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Turning marketplace facilitators into tax collectors

Visitors walk in front of the U.S. Supreme Court building in Washington, D.C.
Visitors walk in front of the U.S. Supreme Court building in Washington, D.C., U.S., on Tuesday, Feb. 16, 2016. Photographer: Andrew Harrer/

While most states have been busy retooling their sales tax on remote sellers to conform to the standards set forth by the Supreme Court in its Wayfair decision, the current activity is centered in the marketplace facilitator arena, with more than 20 states currently looking at ways to hold marketplace facilitators responsible for collecting and remitting sales tax on behalf of marketplace sellers. And 10 states have already adopted legislation requiring sales tax collection by marketplace facilitators.

“Marketplace legislation is gaining steam quickly and becoming a major trend among the states,” said Scott Peterson, vice president of U.S. tax policy and government relations with Avalara and former executive director of the Streamlined Sales Tax Governing Board. “It’s one of the four major sales tax issues being discussed in state legislatures, the others being Wayfair, feminine hygiene, and lodging.”

Putting the burden on marketplace facilitators eliminates the burden on smaller sellers, and ensures that the state can look to one party for compliance with their sales tax.

“It eliminates the burden on small retailers and on the states themselves,” Peterson explained. “They would much rather get one return that includes information from 5,000 or 10,000 retailers than a separate return from each one. Moreover, it gives states the ability to get tax from the small retailers when they can’t do it under Wayfair.”

The lowest threshold for states to require remote sellers to collect and remit sales tax, at $100,000, leaves many retailers exempt from the requirement. But the marketplace facilitator collects from every seller on the marketplace, no matter how small the amount of sales or number of transactions, Peterson explained.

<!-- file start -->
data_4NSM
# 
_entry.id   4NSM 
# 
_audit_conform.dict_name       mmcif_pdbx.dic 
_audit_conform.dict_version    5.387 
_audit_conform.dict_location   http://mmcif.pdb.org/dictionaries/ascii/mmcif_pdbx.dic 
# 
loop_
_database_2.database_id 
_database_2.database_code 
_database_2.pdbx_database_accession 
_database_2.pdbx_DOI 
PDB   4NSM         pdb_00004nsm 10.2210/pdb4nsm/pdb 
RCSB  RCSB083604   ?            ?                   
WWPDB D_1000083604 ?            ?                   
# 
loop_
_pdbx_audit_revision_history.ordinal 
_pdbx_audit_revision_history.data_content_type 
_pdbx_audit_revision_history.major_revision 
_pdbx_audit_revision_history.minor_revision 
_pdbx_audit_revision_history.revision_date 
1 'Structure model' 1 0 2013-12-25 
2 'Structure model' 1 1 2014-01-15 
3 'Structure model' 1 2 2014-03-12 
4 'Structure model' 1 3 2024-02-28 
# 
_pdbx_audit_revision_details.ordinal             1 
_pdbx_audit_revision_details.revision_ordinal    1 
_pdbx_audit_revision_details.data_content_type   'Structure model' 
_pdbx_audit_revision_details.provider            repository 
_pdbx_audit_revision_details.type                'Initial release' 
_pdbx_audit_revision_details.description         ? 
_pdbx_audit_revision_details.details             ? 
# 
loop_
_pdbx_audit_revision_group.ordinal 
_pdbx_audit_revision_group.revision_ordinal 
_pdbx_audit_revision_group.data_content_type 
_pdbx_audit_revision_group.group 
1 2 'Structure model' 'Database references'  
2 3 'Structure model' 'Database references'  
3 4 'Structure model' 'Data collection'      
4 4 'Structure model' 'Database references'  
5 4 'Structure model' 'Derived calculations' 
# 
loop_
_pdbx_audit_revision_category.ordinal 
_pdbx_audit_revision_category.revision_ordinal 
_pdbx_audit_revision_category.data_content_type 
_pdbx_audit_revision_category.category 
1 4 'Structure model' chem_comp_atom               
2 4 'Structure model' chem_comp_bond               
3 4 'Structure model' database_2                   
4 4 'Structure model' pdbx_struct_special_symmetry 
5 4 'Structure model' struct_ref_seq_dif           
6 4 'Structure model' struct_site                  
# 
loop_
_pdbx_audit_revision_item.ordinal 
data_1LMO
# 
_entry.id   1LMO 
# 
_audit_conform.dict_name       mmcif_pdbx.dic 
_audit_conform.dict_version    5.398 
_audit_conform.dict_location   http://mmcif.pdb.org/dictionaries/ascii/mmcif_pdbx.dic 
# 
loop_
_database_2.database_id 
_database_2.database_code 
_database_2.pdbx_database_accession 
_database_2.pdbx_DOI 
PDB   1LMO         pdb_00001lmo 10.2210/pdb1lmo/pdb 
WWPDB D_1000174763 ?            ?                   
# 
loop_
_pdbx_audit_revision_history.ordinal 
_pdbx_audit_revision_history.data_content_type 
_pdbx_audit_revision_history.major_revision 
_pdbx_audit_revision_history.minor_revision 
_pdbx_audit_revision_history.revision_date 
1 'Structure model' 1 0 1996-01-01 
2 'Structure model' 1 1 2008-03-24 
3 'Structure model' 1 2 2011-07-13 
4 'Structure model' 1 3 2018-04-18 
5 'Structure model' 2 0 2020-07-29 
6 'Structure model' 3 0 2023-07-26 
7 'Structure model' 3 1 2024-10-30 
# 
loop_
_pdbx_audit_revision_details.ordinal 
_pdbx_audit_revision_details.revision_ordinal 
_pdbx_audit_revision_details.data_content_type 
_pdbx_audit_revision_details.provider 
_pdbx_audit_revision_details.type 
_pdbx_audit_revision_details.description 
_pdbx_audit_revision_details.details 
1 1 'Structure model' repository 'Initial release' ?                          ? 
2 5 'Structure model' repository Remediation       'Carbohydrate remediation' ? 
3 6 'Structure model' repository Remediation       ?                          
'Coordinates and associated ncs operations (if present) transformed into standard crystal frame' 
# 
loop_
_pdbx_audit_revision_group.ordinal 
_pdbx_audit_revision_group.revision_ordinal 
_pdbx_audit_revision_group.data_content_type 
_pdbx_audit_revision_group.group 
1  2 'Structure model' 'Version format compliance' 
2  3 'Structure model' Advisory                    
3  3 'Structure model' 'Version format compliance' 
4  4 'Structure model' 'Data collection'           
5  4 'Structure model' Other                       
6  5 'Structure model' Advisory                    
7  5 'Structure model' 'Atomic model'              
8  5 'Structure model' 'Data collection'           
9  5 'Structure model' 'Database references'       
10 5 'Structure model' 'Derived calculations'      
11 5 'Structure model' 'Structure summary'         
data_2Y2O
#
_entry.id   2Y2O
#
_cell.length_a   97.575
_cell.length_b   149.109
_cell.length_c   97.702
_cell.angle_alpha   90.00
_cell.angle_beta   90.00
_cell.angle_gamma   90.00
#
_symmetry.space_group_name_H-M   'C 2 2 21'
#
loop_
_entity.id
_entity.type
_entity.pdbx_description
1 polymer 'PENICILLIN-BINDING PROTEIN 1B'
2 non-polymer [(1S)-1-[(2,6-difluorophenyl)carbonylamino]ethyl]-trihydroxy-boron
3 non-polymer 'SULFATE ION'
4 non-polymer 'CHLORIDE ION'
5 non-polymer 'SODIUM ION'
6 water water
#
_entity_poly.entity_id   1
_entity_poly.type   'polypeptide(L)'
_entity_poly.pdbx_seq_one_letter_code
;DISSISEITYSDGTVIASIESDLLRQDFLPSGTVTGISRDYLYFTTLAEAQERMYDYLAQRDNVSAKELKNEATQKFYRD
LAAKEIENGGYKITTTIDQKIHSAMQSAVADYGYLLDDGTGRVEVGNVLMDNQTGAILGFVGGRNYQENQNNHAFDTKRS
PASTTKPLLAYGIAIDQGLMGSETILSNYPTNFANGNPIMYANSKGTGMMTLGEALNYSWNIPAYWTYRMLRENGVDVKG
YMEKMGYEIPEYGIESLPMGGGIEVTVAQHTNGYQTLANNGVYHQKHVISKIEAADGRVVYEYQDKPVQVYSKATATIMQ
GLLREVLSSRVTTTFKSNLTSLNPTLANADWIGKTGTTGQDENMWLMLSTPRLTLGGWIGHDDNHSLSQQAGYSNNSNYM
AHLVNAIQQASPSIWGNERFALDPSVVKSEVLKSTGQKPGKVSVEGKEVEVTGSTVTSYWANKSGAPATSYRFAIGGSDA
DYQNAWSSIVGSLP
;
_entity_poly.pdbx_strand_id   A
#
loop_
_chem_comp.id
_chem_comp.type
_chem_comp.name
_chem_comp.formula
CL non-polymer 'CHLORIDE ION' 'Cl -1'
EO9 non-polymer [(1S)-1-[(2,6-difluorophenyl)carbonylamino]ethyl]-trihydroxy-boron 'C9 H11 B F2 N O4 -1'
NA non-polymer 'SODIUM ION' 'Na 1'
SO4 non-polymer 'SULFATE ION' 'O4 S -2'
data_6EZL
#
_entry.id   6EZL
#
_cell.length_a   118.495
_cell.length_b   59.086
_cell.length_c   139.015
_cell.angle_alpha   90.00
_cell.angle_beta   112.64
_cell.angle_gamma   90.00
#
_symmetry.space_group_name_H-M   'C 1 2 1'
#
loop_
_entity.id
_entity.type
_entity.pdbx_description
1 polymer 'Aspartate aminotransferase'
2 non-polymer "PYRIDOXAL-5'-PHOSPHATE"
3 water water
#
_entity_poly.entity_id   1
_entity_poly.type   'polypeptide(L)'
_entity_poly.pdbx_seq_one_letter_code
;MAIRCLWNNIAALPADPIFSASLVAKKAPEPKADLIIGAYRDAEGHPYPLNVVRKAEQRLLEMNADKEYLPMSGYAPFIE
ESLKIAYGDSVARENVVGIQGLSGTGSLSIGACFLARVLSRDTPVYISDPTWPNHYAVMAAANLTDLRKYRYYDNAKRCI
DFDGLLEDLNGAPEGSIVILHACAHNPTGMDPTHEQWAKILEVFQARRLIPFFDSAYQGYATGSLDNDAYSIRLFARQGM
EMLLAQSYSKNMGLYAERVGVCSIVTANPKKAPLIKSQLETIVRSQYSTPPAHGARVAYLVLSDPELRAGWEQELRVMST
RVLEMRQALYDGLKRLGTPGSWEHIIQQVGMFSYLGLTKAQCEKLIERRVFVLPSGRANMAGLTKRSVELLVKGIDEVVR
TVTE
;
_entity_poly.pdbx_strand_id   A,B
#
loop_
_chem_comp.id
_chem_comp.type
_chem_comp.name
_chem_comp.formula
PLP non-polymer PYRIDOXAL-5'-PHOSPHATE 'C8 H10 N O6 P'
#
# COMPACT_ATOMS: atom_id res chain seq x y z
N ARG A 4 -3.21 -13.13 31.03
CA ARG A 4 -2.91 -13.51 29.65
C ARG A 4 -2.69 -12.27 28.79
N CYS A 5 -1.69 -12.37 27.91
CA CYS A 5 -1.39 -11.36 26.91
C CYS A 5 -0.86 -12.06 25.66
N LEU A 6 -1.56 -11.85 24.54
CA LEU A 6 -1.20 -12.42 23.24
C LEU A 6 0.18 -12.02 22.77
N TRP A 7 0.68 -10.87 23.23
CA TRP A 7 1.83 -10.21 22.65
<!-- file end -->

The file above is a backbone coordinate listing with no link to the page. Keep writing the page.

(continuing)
“If a seller makes $25,000 in sales over a marketplace, the state can make the marketplace collect sales tax and get tax paid on every sale on the marketplace, regardless of how small the seller,” he said.

All of the marketplace bills are virtually identical regarding seller responsibility, according to Peterson. “They all say that to the extent the marketplace collects, sellers are relieved of any liability.”

However, the exact requirements for marketplace facilitators and their third-party sellers differ from state to state, according to Avalara author Gail Cole.

“For example, some states require marketplace sellers to report their marketplace sales and take a deduction for them if the facilitator is responsible for collecting sales tax; others don’t,” she said. “However, all states require sellers to register with the tax department and collect and remit tax on sales made through other channels, such as their own e-commerce store or a non-collecting marketplace.”

The number of states looking to hold marketplace facilitators responsible for collecting and remitting sales tax on behalf of all marketplace sellers is steadily increasing, according to Cole. “More than 20 states currently have marketplace facilitator measures under consideration, including the four most populous states in the country — California, Florida, New York and Texas,” she said. And by the end of 2019, it is projected that 35 states will have such legislation on the books.


Help is available

The Streamlined Sales and Use Tax Agreement, or simply Streamlined Sales Tax, is an effort by state and local governments to simplify sales tax compliance for SST-registered businesses, Peterson noted.